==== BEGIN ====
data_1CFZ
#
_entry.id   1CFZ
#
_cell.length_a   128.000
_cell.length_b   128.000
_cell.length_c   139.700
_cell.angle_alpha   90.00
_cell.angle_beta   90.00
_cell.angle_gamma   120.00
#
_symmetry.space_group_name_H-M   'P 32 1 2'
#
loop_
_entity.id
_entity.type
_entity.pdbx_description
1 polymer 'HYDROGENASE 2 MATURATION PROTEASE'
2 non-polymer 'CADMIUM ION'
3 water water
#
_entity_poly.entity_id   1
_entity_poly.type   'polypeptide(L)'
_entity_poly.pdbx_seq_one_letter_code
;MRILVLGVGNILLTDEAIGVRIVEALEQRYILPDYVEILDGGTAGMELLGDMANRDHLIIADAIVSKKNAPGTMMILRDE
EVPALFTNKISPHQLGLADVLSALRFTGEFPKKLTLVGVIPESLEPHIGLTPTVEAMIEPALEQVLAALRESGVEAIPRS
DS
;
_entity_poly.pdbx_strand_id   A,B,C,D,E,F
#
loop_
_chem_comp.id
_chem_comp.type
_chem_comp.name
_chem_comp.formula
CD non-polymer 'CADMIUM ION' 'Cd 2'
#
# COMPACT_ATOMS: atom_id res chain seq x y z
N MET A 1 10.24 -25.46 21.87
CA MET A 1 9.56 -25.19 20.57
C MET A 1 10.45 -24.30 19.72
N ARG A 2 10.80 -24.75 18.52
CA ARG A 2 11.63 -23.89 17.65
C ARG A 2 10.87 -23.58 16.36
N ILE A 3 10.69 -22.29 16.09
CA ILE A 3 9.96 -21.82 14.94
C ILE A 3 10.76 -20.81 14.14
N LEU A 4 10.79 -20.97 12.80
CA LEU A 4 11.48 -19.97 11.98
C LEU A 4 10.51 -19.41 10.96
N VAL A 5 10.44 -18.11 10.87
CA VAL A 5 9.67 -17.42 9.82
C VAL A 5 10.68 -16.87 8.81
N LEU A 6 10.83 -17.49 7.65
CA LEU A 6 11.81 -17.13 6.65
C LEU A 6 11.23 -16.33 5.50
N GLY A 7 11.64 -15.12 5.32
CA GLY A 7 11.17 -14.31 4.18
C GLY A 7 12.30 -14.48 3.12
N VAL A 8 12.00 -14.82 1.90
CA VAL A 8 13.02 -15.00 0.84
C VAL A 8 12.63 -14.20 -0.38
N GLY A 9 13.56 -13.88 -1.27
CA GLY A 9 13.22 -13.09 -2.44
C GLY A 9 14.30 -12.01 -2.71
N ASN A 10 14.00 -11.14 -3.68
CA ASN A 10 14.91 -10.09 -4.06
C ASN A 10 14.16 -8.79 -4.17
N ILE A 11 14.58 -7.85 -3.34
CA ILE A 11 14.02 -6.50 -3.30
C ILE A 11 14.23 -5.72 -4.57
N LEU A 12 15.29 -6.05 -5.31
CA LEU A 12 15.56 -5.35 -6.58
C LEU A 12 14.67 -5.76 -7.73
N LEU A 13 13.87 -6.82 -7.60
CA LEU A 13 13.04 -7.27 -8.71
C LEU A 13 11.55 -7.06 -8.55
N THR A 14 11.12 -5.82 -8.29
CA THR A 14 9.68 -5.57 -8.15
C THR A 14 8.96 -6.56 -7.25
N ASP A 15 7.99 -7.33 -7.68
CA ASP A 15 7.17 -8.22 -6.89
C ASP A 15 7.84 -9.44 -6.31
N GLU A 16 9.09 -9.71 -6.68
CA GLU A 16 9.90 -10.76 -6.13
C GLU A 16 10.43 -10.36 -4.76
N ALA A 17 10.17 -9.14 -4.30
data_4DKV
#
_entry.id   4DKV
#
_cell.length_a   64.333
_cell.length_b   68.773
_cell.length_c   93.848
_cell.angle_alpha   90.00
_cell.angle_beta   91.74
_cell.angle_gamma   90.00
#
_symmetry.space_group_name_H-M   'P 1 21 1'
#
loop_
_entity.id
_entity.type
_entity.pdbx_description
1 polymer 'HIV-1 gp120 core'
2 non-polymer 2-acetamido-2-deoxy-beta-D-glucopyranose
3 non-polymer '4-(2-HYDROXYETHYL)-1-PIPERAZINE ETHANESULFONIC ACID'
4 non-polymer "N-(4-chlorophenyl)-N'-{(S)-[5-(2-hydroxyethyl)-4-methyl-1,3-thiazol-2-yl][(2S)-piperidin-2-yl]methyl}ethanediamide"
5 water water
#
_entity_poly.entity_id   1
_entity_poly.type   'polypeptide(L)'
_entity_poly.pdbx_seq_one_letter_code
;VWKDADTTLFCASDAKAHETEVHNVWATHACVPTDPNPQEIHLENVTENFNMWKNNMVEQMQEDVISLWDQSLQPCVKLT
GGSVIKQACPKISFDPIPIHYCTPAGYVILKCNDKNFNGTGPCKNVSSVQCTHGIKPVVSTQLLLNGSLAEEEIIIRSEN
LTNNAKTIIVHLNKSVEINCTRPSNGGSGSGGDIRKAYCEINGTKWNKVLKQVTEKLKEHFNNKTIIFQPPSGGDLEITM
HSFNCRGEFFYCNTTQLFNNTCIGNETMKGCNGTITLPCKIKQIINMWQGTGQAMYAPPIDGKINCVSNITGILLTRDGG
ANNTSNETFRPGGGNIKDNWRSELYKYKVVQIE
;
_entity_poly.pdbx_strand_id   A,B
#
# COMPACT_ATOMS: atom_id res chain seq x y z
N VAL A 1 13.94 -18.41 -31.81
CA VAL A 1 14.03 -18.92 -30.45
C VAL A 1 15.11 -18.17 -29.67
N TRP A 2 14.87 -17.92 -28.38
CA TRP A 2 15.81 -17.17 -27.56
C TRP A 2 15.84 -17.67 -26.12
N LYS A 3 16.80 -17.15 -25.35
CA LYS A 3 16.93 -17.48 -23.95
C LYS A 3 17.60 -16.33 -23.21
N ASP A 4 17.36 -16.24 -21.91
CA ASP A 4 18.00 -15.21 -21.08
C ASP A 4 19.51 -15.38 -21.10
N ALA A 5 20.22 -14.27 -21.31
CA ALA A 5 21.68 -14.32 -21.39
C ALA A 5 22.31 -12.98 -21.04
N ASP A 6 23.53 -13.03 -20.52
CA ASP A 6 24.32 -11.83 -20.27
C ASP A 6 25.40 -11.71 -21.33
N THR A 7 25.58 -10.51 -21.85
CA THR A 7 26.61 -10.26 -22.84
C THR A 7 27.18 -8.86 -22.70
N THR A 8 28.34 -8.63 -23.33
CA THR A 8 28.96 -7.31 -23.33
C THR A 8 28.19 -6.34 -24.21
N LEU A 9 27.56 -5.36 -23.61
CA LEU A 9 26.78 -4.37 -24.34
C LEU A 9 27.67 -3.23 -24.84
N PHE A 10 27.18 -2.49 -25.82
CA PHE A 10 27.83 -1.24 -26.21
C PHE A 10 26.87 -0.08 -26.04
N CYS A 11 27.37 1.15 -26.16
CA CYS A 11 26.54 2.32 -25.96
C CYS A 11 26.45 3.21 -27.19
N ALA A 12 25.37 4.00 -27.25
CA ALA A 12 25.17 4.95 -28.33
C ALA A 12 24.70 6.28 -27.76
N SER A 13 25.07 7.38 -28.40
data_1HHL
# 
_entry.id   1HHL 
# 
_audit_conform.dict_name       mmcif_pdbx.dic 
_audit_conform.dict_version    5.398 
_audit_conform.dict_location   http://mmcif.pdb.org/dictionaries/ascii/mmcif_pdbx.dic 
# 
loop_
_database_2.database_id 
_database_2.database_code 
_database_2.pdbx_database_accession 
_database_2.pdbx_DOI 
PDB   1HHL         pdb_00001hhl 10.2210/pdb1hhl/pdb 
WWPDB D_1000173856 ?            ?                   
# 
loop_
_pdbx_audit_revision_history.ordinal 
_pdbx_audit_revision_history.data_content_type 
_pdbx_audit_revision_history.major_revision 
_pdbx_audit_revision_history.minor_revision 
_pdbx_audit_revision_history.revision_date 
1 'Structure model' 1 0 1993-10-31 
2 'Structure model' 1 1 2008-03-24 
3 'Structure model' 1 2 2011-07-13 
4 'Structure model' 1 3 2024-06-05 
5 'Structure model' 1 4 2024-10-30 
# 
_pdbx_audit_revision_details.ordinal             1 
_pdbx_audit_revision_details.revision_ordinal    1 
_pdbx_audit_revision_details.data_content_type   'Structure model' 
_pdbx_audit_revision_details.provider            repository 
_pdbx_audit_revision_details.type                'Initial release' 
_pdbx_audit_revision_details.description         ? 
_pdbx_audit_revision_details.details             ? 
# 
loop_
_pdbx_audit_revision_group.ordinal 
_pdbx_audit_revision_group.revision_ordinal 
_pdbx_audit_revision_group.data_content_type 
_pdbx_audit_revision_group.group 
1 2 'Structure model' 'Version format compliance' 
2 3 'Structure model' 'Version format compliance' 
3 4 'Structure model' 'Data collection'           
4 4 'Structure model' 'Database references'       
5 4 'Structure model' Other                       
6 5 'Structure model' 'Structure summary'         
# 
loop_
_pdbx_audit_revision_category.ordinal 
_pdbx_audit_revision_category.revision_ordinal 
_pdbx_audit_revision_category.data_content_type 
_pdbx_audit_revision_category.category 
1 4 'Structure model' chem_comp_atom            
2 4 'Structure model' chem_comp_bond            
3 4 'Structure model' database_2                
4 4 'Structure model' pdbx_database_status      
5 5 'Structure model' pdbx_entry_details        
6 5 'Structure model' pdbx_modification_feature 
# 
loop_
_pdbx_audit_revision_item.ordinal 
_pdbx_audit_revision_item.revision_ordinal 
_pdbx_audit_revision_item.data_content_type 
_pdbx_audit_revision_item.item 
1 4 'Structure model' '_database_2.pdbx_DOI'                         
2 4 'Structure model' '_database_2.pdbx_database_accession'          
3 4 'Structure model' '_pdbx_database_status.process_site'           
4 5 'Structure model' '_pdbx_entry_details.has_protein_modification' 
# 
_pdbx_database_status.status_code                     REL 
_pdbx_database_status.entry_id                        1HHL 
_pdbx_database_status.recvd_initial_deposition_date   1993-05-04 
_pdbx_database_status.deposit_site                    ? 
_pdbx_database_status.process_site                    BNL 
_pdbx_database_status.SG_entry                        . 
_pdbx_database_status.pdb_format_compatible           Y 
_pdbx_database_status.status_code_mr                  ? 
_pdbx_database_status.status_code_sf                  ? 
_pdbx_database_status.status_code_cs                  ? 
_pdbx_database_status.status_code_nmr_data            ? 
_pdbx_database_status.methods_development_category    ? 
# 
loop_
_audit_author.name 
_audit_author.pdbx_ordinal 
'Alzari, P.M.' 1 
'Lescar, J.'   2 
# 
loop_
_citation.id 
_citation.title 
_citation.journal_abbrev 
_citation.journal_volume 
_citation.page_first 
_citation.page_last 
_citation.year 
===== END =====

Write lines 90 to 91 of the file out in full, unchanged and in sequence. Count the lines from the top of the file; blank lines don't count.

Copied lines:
_entry.id   4DKV
#